Food, drink, film and other random thoughts from The Lone Star State.

Sunday, November 11, 2007

Welcome To Israel

Before I start I just wanted to give the hugest of thanks to my cousin Marnina. She planned our whole trip meticulously, arm-wrestled all the hotels and sights into discounts, acted as translator, security and transportation, as well as opening up her home for 3 people, two of whom she had never met. Todah, we could not have done it without you!

Cousin Marnina @ the Bedouin Market, Be'er Sheva

The El Al flight from JFK to Tel Aviv is a surprisingly short 10 hours. I managed to sleep across the Atlantic so I felt surprisingly refreshed when we landed. If you've never flown on El Al, its quite the experience. First, all the announcements are in Hebrew (followed by a heavily accented English), the ultra-orthodox will gather in the back of the plane near the bathroom to pray and everyone claps at the landing. I chose El Al for one simple reason: I wanted a Hebrew speaking pilot flying the plane and communucating with the Hebrew speaking air traffic control in Israel. Sure, they speak English pretty well in Israel but putting my ass on the ground is so not the time I want some mistranslation of language.

(Special Random Note: El Al does profiling, so get ready to be questioned -- its invasive but politely so.)

Ok, we're here!

Ben Gurion Airport

Nothing special; its big, modern and could be anywhere. Except everything is in Hebrew. Oh and it smelled like yummy Turkish coffee!

What to do first? Duh, eat! I had told cousin I wanted to try a Shawarma place, so thats what we did. It was a little town on the way to Be'er Sheva from Tel Aviv.

Wow! I've tried all the Shawarma I could find in Dallas but nothing compares to the real thing. First, they add preserved lemon, pickles and olives to the pita - nice. The other surprising thing was that the meat is turkey not lamb. Who knew? Then shawarma guy topped off my pita with homemade french fries - cool! I went on overload with the 300 side dishes that come with the shawarma. I know this was the equivalent of a fast food restaurant experience for cousin but I thought it was very special!

Shawarma Place in Gadera

Afterwards we got settled into cousin's place then it was off to get Jim some clothes since El Al had "misplaced" my luggage. We went to BIG, thats the name of the shopping complex in Be'er Sheva. But I smelled coffee along the way, then recongized the Hebrew word for coffee on a sign. Obviously there was a stop for me, the coffee whore.

Puppet does Arcaffe

Puppet is a little treat we got on Halloween day in some place at the Dallas airport. Puppet was our mascot for the trip. Stay tuned for puppet goes to the police station, puppet gets nausea on the elevator ride to the top of Azrieli tower, puppet floats in the dead sea and a very special - puppet explores gluttony in a Moroccan restaurant.

Afterwards Jim went shopping. I liked two things: everything was half the price of what I had paid in the states for the same thing. And most importantly, everything was open until midnight on a Thursday.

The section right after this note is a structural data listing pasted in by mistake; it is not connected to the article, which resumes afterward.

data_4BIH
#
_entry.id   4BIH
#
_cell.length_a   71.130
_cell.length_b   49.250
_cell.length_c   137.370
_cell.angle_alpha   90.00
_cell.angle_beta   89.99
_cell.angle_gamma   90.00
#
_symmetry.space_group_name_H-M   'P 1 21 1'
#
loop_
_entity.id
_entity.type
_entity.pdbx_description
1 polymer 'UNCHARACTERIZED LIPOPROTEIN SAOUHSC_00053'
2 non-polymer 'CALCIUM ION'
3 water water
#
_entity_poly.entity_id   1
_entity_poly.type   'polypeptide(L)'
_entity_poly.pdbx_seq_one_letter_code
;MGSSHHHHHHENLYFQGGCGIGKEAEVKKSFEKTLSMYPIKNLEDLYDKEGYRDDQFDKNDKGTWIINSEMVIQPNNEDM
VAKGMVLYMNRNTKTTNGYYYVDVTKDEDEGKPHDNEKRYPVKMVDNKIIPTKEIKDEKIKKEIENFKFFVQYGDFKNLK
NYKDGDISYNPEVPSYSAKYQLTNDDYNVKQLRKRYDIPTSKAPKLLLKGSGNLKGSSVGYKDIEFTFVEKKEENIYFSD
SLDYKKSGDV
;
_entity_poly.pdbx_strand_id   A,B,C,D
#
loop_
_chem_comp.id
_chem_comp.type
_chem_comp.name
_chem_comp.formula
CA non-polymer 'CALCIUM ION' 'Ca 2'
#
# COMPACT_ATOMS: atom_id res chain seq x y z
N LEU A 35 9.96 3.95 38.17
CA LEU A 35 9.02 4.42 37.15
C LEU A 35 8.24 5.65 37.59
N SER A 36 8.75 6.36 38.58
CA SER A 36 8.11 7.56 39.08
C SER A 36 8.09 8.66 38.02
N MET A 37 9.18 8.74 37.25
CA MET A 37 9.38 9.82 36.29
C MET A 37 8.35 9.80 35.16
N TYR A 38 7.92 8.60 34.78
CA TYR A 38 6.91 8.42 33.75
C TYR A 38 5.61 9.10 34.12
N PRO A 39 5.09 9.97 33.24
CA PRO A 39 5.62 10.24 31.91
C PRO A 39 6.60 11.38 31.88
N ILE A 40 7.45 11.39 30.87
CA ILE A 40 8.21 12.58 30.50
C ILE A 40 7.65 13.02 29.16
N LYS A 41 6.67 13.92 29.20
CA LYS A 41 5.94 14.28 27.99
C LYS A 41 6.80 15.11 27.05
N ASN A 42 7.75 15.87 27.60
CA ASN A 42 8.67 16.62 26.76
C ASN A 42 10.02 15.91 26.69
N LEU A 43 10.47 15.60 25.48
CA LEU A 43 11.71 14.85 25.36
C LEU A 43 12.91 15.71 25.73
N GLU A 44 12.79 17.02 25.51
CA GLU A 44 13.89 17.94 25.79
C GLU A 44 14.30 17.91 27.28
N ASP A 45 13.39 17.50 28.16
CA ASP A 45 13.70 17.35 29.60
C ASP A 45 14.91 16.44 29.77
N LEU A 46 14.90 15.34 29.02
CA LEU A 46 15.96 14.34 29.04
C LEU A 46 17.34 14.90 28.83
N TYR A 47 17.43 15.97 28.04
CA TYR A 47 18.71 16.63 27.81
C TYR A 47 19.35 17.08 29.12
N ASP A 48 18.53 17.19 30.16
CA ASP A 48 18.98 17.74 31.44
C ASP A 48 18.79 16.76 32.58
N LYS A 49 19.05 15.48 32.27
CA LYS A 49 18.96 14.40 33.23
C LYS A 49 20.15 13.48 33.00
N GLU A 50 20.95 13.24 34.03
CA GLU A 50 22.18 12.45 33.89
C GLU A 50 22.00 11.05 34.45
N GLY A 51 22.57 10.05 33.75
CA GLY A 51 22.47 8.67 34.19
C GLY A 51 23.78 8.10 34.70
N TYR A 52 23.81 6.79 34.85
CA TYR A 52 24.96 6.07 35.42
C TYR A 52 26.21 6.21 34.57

Gotta love this place.

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Blogger JC said...

Yep, my favorite place in Germany was Donner Kabob fast food places. I actually converted all the family. There is a little stand in Austin now on 8th and Red River now....when ever my son goes downtown to listen to the bands - he always makes a stop there..

12:57 AM

Blogger Jim said...

Oh no, I wish I hadnt read that, now I will have to make a trip to Austin :)

6:01 AM

Blogger Michael said...

Your cousin sounds like a real gem... But blood is thicker than water.

Shouks, like the one in the picture, are a real blast. There's nothing like that in the States.

El Al is an experience. And the only way to come to Israel, because Israel starts at the departure gate, not the arrival.

The profiling is actually unobtrusive, and professional in manner. So much better than US airport security.

Ben Gurion Airport... That photo is the new terminal, open for about 6 or 7 years, I think. The old terminal's, er, not as nice.

And you haven't lived till you've had street shwarma. Just not before 11am; the meat needs time to cook.

Ah, an Israeli coffee shop chain. Like Starbucks, but kosher, and with good coffee.

And about stores staying open to midnight, don't forget that you were in Tel Aviv. In Karmiel, they close by 9pm.

It's the difference between New York, NY, and Niles, Michigan.

2:50 PM

Blogger Jim said...

Youre right Michael, I will try the street shawarma next time but I have to say the counter shawarma was much better than what we get here. (I did try street falafel though :)

If they had Arcaffe T shirts, Id buy one (cant say the same for Starbucks) - what great coffee!

Oh, we werent in Tel Aviv, we were in Beer Sheva for midnight shopping. I think they stay open late for the outrageous number of college students. Who knows!

10:10 PM

Blogger Michael said...

I didn't know you were in Beer Sheva for the shopping. My point still holds, though Beer Sheva has 100,000+ people, and is the 5th or 6th largest city in Israel, plus it's a gov't center, and has a major university. All of that tends to keep stuff open!

Street falafel rocks. And like you said, it does have to be juggled.

11:57 PM

Blogger Jim said...

Right Michael! And I was surprised at the number of people at Arcaffe late on a Thursday night.

7:02 AM


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